Sighthill Home Bargains granted alcohol license despite concerns over too much access to booze in the area
It was the chain’s second attempt at obtaining a license in an area with a significant amount of alcohol-related hospital admissions
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A Home Bargains shop near Sighthill has been granted permission to sell alcohol — at the second attempt — despite fears there are too many places offering booze nearby.
Glasgow’s Licensing Board agreed on Friday that the chain store can now stock alcohol at its premises on Cobden Road, part of the St Rollox retail park.
But the city’s health and social care partnership (HSCP) opposed the application, citing the level of alcohol-related harm in the area.
A previous bid for a premises licence was turned down in 2018, before the store had opened.
The HSCP representative said the store is in “the Sighthill intermediate data zone”, which “is 76 per cent above the Scottish rate in terms of alcohol-related hospital admissions”.
She acknowledged shoppers would visit from a wider area, but said a “number of localities” surrounding the site were also above the national rate.
The HSCP representative added: “We continue to be concerned about the high number of off-sales premises in the city, especially those in areas already identified as adversely impacted by alcohol harm.
“No disrespect to Home Bargains, we have enough outlets within this area.
“There is redevelopment happening within Sighthill which is going to be bringing hundreds of new houses, and hundreds of new people, and we already have a substantial alcohol offer within that area.”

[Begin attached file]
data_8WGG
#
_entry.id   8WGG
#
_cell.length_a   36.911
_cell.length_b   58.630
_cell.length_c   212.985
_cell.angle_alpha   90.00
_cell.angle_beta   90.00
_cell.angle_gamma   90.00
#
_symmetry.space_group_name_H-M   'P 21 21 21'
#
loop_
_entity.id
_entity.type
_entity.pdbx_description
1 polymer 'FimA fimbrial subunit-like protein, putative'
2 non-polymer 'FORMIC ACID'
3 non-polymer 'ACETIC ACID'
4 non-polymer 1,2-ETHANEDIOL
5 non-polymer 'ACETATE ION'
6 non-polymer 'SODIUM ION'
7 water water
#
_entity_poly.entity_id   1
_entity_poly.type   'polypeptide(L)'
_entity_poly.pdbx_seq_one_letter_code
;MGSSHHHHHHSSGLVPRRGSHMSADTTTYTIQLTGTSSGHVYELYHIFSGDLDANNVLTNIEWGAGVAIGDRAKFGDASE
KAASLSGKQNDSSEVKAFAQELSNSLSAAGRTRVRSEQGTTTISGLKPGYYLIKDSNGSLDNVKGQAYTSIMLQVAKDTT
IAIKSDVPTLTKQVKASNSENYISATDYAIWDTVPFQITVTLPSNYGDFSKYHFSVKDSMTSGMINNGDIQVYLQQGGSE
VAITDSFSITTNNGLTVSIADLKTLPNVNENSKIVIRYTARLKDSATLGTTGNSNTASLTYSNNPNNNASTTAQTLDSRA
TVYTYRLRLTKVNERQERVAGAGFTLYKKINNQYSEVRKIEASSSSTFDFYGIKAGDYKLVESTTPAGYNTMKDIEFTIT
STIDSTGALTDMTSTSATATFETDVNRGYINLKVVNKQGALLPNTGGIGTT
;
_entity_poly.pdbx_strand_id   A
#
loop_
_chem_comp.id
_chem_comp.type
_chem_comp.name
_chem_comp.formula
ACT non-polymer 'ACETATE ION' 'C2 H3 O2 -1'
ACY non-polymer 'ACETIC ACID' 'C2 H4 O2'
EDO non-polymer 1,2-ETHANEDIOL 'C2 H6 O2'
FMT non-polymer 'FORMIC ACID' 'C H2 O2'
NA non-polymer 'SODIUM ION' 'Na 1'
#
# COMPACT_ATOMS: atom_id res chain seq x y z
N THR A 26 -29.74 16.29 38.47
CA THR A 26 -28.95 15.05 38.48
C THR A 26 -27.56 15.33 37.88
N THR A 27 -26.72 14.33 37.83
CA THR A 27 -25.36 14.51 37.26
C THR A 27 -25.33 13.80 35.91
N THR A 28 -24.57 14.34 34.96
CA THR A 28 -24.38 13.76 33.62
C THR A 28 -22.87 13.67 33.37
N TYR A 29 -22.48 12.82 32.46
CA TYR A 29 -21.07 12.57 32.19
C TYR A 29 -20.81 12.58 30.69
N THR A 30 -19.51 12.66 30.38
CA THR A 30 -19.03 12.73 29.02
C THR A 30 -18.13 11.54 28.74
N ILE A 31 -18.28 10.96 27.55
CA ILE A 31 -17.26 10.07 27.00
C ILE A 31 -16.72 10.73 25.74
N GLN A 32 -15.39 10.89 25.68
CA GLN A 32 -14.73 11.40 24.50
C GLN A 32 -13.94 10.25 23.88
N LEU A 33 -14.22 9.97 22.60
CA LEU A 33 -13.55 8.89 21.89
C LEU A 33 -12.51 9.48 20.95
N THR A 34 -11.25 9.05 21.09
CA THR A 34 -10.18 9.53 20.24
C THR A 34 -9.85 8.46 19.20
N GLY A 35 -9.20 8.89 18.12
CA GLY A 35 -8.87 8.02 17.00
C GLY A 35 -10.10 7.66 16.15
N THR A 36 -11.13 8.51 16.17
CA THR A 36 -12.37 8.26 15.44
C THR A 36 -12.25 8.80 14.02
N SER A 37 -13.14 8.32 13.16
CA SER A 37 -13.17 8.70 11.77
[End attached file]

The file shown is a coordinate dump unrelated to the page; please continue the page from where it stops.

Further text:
She said data suggests “alcohol for consumption at home is the main driving factor in alcohol harms” and Home Bargains was planning to have a “significant” and “very visible” alcohol display.
Stephen McGowan, the licensing lawyer representing Home Bargains, said the alcohol display would be “smaller” than in the 2018 application and said the retail park store is “a destination premises.”
Market research, he said, showed the “vast majority” of people who shop at Home Bargains travel there by car and it is a “fair walk” to the nearest homes.
He said over 430 people were surveyed, with 65 per cent coming from “a much wider area” and 88.5 per cent arriving by car.
He said customers were “broadly split” on whether they would buy alcohol from the store, which he believes is “positive in the context of the application.”
“You wouldn’t see a rush to buy booze,” Mr McGowan said.
He claimed the area is “bereft of residential accommodation.”
Councillor Alex Wilson said there are a “large number of tenemental properties” just outside the area shown on a map presented to the board by Mr McGowan. He had concerns over “adding additional alcohol” into the area.
Mr McGowan said the board had “a policy of examining premises with the locality” and that was the area he had referred to.